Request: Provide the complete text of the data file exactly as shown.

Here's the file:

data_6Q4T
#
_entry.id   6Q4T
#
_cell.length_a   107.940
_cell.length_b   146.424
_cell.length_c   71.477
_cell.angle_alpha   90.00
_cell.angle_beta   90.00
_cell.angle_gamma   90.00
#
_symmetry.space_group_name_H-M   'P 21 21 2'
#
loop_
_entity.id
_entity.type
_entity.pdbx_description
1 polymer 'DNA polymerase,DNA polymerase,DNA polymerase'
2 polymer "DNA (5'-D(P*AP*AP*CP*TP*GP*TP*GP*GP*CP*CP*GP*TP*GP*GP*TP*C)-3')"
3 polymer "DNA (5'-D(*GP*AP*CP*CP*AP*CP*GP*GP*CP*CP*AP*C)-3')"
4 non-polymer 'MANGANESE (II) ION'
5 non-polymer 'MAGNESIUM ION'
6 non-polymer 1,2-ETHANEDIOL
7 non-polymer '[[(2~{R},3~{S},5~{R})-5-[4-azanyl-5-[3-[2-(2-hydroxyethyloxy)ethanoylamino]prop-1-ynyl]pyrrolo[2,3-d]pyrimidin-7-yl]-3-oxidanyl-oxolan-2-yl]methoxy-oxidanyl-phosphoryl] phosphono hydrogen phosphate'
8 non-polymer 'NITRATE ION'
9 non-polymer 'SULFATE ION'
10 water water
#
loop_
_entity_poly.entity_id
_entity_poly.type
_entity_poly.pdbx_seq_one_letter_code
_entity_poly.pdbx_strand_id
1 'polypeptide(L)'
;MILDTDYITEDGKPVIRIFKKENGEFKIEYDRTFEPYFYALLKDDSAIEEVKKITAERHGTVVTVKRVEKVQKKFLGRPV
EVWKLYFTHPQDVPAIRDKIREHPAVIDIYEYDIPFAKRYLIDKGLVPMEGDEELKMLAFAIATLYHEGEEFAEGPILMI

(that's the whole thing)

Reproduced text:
data_6Q4T
#
_entry.id   6Q4T
#
_cell.length_a   107.940
_cell.length_b   146.424
_cell.length_c   71.477
_cell.angle_alpha   90.00
_cell.angle_beta   90.00
_cell.angle_gamma   90.00
#
_symmetry.space_group_name_H-M   'P 21 21 2'
#
loop_
_entity.id
_entity.type
_entity.pdbx_description
1 polymer 'DNA polymerase,DNA polymerase,DNA polymerase'
2 polymer "DNA (5'-D(P*AP*AP*CP*TP*GP*TP*GP*GP*CP*CP*GP*TP*GP*GP*TP*C)-3')"
3 polymer "DNA (5'-D(*GP*AP*CP*CP*AP*CP*GP*GP*CP*CP*AP*C)-3')"
4 non-polymer 'MANGANESE (II) ION'
5 non-polymer 'MAGNESIUM ION'
6 non-polymer 1,2-ETHANEDIOL
7 non-polymer '[[(2~{R},3~{S},5~{R})-5-[4-azanyl-5-[3-[2-(2-hydroxyethyloxy)ethanoylamino]prop-1-ynyl]pyrrolo[2,3-d]pyrimidin-7-yl]-3-oxidanyl-oxolan-2-yl]methoxy-oxidanyl-phosphoryl] phosphono hydrogen phosphate'
8 non-polymer 'NITRATE ION'
9 non-polymer 'SULFATE ION'
10 water water
#
loop_
_entity_poly.entity_id
_entity_poly.type
_entity_poly.pdbx_seq_one_letter_code
_entity_poly.pdbx_strand_id
1 'polypeptide(L)'
;MILDTDYITEDGKPVIRIFKKENGEFKIEYDRTFEPYFYALLKDDSAIEEVKKITAERHGTVVTVKRVEKVQKKFLGRPV
EVWKLYFTHPQDVPAIRDKIREHPAVIDIYEYDIPFAKRYLIDKGLVPMEGDEELKMLAFAIATLYHEGEEFAEGPILMI